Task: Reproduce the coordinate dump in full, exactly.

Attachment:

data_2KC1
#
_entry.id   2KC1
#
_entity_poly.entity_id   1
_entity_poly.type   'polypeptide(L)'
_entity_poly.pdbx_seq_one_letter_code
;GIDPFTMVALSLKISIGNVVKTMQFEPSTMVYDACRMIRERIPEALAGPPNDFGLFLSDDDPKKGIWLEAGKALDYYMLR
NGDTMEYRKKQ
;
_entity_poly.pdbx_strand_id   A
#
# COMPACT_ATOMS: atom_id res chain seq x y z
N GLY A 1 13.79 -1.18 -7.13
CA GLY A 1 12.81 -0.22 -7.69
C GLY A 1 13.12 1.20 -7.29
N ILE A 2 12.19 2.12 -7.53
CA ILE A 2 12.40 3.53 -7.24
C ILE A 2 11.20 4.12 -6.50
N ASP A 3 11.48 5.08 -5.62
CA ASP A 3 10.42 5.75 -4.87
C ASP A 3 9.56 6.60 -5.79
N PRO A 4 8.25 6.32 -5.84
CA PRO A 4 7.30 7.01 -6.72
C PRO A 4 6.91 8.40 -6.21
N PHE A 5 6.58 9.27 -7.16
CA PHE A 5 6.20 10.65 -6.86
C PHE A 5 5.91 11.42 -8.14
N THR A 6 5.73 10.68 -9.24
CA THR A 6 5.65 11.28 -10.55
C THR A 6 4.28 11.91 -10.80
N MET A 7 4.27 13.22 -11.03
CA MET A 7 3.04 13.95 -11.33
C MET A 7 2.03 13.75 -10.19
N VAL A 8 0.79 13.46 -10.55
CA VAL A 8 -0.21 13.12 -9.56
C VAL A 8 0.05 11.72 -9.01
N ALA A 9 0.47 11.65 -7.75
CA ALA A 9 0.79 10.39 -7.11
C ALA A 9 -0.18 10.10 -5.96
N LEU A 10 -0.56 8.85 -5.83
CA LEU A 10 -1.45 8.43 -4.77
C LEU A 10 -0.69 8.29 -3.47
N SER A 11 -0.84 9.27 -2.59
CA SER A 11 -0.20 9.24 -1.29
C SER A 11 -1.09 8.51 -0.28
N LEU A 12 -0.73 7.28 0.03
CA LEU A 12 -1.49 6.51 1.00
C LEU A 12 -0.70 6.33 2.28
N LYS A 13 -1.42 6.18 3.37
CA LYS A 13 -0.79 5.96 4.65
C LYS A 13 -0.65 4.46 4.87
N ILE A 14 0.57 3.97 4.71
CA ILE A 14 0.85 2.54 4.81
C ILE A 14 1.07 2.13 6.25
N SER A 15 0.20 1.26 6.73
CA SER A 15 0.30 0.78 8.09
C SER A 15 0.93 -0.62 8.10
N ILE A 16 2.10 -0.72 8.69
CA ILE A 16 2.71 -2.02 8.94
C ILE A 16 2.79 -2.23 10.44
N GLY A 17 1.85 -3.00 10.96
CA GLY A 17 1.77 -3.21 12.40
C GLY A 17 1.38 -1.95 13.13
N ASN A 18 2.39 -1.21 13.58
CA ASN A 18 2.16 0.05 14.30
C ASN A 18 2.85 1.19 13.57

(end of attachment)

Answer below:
data_2KC1
#
_entry.id   2KC1
#
_entity_poly.entity_id   1
_entity_poly.type   'polypeptide(L)'
_entity_poly.pdbx_seq_one_letter_code
;GIDPFTMVALSLKISIGNVVKTMQFEPSTMVYDACRMIRERIPEALAGPPNDFGLFLSDDDPKKGIWLEAGKALDYYMLR
NGDTMEYRKKQ
;
_entity_poly.pdbx_strand_id   A
#
# COMPACT_ATOMS: atom_id res chain seq x y z
N GLY A 1 13.79 -1.18 -7.13
CA GLY A 1 12.81 -0.22 -7.69
C GLY A 1 13.12 1.20 -7.29
N ILE A 2 12.19 2.12 -7.53
CA ILE A 2 12.40 3.53 -7.24
C ILE A 2 11.20 4.12 -6.50
N ASP A 3 11.48 5.08 -5.62
CA ASP A 3 10.42 5.75 -4.87
C ASP A 3 9.56 6.60 -5.79
N PRO A 4 8.25 6.32 -5.84
CA PRO A 4 7.30 7.01 -6.72
C PRO A 4 6.91 8.40 -6.21
N PHE A 5 6.58 9.27 -7.16
CA PHE A 5 6.20 10.65 -6.86
C PHE A 5 5.91 11.42 -8.14
N THR A 6 5.73 10.68 -9.24
CA THR A 6 5.65 11.28 -10.55
C THR A 6 4.28 11.91 -10.80
N MET A 7 4.27 13.22 -11.03
CA MET A 7 3.04 13.95 -11.33
C MET A 7 2.03 13.75 -10.19
N VAL A 8 0.79 13.46 -10.55
CA VAL A 8 -0.21 13.12 -9.56
C VAL A 8 0.05 11.72 -9.01
N ALA A 9 0.47 11.65 -7.75
CA ALA A 9 0.79 10.39 -7.11
C ALA A 9 -0.18 10.10 -5.96
N LEU A 10 -0.56 8.85 -5.83
CA LEU A 10 -1.45 8.43 -4.77
C LEU A 10 -0.69 8.29 -3.47
N SER A 11 -0.84 9.27 -2.59
CA SER A 11 -0.20 9.24 -1.29
C SER A 11 -1.09 8.51 -0.28
N LEU A 12 -0.73 7.28 0.03
CA LEU A 12 -1.49 6.51 1.00
C LEU A 12 -0.70 6.33 2.28
N LYS A 13 -1.42 6.18 3.37
CA LYS A 13 -0.79 5.96 4.65
C LYS A 13 -0.65 4.46 4.87
N ILE A 14 0.57 3.97 4.71
CA ILE A 14 0.85 2.54 4.81
C ILE A 14 1.07 2.13 6.25
N SER A 15 0.20 1.26 6.73
CA SER A 15 0.30 0.78 8.09
C SER A 15 0.93 -0.62 8.10
N ILE A 16 2.10 -0.72 8.69
CA ILE A 16 2.71 -2.02 8.94
C ILE A 16 2.79 -2.23 10.44
N GLY A 17 1.85 -3.00 10.96
CA GLY A 17 1.77 -3.21 12.40
C GLY A 17 1.38 -1.95 13.13
N ASN A 18 2.39 -1.21 13.58
CA ASN A 18 2.16 0.05 14.30
C ASN A 18 2.85 1.19 13.57